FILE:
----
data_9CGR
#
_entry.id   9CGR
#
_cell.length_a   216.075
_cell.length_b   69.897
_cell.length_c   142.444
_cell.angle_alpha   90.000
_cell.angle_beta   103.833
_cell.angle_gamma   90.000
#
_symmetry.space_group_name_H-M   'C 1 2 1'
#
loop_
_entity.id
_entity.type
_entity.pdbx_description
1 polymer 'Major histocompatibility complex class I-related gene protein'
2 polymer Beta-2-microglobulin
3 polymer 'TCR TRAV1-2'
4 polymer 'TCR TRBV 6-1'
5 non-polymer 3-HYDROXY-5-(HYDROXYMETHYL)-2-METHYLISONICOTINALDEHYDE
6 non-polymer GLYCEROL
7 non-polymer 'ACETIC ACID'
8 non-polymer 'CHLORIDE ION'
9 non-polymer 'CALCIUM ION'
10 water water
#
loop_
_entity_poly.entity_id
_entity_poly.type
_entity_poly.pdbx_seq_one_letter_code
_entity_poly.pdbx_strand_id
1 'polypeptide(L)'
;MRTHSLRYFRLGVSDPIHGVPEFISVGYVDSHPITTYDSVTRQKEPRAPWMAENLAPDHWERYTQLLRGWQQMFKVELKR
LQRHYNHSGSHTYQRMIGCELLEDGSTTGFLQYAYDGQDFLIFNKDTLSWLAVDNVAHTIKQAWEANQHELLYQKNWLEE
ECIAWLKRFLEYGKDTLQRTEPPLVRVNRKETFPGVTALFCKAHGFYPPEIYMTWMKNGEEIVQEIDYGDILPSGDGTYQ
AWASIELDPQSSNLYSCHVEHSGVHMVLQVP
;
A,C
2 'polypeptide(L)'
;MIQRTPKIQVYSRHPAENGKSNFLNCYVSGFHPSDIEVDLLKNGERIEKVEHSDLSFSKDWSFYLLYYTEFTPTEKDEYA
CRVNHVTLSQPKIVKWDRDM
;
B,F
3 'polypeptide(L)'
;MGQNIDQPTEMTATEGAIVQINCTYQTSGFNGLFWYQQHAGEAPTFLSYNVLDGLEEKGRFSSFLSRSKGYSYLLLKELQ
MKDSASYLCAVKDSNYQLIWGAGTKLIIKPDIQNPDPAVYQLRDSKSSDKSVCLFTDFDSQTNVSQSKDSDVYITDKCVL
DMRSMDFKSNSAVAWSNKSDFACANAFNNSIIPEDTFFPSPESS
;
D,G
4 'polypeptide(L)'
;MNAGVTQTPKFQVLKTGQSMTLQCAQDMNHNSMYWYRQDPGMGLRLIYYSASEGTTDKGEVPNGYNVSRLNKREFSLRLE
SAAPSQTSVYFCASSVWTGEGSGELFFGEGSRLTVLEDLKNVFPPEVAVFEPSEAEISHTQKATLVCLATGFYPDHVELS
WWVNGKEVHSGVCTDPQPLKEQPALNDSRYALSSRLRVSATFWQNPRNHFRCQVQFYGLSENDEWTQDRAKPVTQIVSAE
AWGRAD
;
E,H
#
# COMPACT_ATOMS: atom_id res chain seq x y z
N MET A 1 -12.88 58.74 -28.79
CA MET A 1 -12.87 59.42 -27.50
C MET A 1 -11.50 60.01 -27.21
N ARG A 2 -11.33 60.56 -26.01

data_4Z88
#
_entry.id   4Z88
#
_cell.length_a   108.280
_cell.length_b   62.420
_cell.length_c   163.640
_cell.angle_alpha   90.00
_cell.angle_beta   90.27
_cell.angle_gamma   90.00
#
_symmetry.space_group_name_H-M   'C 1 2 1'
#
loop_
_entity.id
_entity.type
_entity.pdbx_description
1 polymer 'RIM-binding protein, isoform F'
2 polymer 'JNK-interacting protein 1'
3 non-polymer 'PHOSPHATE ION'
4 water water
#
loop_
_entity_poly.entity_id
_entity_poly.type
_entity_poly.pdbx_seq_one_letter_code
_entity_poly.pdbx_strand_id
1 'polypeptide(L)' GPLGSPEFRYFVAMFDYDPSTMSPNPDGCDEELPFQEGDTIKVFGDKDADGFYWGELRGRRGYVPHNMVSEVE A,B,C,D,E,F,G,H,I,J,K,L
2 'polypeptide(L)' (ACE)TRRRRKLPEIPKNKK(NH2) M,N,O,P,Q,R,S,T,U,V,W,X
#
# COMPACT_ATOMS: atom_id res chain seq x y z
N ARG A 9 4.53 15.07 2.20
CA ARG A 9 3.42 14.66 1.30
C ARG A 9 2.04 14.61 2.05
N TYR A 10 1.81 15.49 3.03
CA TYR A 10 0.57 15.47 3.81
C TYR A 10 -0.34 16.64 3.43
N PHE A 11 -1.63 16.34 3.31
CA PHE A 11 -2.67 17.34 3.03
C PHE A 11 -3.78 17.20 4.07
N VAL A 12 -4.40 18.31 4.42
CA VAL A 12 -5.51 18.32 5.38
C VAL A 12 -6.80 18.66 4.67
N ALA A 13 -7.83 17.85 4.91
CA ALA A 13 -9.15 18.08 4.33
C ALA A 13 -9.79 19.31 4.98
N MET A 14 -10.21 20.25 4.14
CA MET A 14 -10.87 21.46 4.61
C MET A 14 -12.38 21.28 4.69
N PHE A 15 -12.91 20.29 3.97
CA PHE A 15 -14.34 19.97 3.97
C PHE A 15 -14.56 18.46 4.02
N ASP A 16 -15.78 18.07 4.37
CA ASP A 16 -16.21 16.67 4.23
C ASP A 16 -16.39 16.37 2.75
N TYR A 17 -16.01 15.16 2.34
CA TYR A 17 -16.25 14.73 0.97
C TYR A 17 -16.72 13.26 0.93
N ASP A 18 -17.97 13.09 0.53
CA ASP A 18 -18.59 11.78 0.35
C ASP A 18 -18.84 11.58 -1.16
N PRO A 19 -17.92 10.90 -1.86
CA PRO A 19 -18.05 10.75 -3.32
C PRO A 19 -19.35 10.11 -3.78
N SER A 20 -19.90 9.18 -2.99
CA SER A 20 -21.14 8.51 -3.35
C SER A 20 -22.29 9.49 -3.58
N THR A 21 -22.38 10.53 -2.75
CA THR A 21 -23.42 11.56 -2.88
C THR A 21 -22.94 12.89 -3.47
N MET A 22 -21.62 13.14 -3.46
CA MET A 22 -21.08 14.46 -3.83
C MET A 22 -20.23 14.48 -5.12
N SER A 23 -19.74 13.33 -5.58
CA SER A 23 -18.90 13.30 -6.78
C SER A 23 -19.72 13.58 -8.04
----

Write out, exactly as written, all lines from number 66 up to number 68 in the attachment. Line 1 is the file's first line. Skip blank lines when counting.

#
_entry.id   4Z88
#